For our 30-second animation project I am very happy to be in this team as I am on good terms with everyone and know they are very skilled all-round, especially with Maya which I continue to struggle with.
Our animation is based on an idea that Lydia and I discussed a couple of months ago. I don’t remember much about the conversation other than I helped to try and pair down the idea to make it more realistically animatable for us, and that we were in Boojum.
The story is about a man who lives on an island and befriends an octopus.
We are probably going to go with the name ‘Terrence and Lamar‘ – Lydia had already somewhat settled on the name ‘Terrence’ for the fisherman, which to me sounded like ‘terra’ as in land. I thought it would be cool if we could give the octopus a name that was tied to the ocean, to signify the meeting of a person from the land and a creature of the sea. The sea-related name that I liked the most was the French-based ‘Lamar’…
But it was only on the day of the pitch that we all realised that Lamar also fit the character because caLAMARi (I know calamari is squid, not octopus, but the association still holds).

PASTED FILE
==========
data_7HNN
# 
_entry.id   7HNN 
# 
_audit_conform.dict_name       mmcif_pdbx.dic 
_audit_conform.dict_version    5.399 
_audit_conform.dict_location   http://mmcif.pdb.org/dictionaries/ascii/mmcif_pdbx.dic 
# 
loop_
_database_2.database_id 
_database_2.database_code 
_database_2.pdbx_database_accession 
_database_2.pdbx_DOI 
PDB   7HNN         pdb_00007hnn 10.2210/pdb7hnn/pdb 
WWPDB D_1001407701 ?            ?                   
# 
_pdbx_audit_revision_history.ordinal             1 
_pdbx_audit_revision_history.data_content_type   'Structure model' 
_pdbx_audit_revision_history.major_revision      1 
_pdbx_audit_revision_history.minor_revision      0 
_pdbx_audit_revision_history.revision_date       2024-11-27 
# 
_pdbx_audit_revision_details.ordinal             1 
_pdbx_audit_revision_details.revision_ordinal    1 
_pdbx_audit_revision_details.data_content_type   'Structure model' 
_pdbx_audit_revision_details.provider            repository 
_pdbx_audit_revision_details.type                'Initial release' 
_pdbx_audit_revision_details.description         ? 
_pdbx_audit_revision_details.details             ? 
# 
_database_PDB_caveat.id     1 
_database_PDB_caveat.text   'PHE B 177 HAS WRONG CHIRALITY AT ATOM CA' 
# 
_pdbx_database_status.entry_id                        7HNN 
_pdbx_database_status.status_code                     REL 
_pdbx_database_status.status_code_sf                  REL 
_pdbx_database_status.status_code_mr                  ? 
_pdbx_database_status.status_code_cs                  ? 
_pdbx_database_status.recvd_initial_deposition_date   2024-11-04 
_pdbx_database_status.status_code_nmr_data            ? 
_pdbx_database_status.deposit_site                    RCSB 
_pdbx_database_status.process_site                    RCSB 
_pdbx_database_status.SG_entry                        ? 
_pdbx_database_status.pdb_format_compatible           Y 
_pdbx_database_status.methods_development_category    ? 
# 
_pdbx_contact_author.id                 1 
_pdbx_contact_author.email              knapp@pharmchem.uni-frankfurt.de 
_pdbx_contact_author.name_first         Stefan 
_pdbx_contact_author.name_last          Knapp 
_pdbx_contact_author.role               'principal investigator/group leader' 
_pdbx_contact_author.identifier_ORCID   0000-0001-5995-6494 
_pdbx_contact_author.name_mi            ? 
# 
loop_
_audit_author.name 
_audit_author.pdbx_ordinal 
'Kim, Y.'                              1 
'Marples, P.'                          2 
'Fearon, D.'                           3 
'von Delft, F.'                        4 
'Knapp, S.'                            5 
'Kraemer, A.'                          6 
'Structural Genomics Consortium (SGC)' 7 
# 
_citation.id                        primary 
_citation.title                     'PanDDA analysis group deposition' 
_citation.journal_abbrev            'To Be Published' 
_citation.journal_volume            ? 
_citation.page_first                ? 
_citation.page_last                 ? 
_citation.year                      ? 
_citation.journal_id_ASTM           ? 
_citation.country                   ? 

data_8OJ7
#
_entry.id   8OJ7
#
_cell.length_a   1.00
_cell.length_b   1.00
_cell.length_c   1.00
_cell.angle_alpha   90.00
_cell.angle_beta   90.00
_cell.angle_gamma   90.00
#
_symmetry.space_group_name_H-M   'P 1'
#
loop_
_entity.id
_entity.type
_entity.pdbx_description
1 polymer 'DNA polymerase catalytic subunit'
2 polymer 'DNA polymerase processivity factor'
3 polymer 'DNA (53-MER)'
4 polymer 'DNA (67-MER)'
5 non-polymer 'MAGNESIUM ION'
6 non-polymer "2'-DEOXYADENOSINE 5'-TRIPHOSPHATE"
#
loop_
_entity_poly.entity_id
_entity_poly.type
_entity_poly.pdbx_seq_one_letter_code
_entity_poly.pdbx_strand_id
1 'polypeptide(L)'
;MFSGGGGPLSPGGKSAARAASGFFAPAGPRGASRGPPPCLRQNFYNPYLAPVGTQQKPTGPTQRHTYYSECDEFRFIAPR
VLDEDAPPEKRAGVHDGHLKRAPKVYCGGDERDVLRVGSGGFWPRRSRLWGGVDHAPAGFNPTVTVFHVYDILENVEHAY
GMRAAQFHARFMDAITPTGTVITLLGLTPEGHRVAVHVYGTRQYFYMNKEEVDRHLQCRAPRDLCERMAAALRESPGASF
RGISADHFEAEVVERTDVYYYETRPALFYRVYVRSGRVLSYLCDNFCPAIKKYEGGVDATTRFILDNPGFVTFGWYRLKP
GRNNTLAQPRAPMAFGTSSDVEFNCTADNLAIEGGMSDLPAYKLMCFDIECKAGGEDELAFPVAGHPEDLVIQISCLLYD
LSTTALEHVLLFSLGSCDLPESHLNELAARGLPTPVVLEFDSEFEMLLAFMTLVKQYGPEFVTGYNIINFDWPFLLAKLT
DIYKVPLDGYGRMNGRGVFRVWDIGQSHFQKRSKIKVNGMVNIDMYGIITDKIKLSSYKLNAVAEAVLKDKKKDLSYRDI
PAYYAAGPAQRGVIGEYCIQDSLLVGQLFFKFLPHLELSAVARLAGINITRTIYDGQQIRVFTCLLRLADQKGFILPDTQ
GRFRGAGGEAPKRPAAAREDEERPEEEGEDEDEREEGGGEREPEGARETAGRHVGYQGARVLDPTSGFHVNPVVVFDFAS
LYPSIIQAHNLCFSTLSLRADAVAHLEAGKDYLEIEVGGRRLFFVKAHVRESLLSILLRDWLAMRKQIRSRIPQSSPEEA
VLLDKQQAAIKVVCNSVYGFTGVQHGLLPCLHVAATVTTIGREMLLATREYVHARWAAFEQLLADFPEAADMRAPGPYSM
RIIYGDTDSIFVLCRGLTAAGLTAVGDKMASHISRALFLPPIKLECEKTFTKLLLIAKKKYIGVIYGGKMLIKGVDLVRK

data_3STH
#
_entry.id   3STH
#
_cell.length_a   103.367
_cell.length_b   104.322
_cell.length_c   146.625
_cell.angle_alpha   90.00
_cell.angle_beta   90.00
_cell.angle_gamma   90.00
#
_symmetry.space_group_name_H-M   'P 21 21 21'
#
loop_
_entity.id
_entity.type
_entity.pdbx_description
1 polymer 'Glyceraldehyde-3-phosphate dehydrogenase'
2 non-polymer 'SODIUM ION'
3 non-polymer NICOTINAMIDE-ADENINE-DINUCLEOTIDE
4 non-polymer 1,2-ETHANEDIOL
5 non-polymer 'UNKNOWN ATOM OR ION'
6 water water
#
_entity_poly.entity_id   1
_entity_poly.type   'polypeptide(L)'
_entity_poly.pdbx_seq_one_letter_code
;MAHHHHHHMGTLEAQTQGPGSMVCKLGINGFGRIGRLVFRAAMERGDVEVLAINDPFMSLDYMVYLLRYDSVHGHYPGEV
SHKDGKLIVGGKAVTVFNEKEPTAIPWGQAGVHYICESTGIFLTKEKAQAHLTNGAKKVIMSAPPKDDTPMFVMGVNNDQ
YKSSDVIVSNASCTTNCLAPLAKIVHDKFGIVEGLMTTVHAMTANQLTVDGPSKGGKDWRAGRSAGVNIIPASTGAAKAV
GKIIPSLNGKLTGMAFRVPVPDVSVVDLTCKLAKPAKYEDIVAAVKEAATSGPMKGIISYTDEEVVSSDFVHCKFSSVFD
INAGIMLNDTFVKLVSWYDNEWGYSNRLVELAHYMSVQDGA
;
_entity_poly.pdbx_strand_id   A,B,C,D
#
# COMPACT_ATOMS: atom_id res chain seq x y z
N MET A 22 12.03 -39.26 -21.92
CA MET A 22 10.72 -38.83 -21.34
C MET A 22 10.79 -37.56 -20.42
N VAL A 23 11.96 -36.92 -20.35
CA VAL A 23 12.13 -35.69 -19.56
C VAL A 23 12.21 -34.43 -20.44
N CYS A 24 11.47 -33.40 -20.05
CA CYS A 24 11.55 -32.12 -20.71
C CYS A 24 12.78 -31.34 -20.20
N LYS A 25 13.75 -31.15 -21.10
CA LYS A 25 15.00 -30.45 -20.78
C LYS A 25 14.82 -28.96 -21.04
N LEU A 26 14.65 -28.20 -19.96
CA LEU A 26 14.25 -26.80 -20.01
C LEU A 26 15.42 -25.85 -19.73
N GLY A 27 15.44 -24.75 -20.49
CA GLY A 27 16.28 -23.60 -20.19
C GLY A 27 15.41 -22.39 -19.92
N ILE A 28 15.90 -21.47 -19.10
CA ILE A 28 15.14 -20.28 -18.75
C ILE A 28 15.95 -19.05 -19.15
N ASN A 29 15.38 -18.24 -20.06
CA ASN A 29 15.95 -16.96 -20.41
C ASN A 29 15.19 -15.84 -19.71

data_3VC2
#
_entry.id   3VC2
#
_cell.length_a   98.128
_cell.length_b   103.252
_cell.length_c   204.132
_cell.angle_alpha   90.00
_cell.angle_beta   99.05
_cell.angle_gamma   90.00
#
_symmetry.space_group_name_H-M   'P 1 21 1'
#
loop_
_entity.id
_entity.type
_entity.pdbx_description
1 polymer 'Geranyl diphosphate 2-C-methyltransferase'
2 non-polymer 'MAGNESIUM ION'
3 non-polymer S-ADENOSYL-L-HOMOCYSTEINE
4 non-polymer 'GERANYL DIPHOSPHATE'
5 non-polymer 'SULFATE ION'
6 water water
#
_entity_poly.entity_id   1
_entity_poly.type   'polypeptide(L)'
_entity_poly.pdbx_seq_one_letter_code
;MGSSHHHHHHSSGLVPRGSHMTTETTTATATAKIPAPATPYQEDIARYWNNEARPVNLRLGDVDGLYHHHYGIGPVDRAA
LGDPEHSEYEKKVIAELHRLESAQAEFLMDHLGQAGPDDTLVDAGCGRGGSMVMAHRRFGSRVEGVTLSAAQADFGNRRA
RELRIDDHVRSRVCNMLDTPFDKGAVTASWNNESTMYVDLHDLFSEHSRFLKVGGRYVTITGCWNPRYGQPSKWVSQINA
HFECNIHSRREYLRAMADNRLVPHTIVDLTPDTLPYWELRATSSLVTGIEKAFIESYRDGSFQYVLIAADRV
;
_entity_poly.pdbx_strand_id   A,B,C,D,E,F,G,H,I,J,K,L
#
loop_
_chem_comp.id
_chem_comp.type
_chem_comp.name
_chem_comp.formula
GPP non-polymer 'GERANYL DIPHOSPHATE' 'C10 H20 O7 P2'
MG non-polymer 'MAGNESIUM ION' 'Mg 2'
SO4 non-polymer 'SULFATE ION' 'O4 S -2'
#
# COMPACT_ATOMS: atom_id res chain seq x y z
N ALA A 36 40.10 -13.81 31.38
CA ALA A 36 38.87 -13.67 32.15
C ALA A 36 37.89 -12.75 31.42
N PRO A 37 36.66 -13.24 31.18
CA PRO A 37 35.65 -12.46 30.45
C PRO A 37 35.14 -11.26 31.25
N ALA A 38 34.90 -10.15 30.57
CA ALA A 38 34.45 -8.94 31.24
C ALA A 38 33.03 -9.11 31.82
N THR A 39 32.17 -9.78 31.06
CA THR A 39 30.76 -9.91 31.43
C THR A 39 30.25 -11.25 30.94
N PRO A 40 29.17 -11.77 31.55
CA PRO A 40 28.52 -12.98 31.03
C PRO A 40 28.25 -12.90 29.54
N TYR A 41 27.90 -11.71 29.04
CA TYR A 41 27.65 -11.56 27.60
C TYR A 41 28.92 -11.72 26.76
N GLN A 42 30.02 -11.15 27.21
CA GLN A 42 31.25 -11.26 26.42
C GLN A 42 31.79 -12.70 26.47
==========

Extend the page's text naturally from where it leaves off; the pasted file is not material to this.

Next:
EMOTIONAL GRAPH / PLAN OF STORY:
- A quirky opening – setting the tone of the short, colourful and visually quirky
- The fisherman’s first actions establishing his quirky character but also his slight sadness at being alone
- There is a moment of slapstick humour when he drops the telescope into the water
- This leads into the dramatic focal point of the story where the octopus rises scarily from the ocean behind the fisherman, building up the tension
- The tension is then released by the ‘punchline’ – that is the octopus dropping the telescope onto the dock for the fisherman. Accompanied by a cheesy little ‘TA-DA’ victory fanfare?
- Quirky ending montage
Our first animatic:
This animatic has segments drawn by each person on the team (my parts from 00:12- 00:14 and 00:18-00:20) but is based on rough storyboards which were primarily my work. I think I had a big influence on this story planning stage, and the angles and shots and things, because I had some clear ideas about it, and what worked and what didn’t.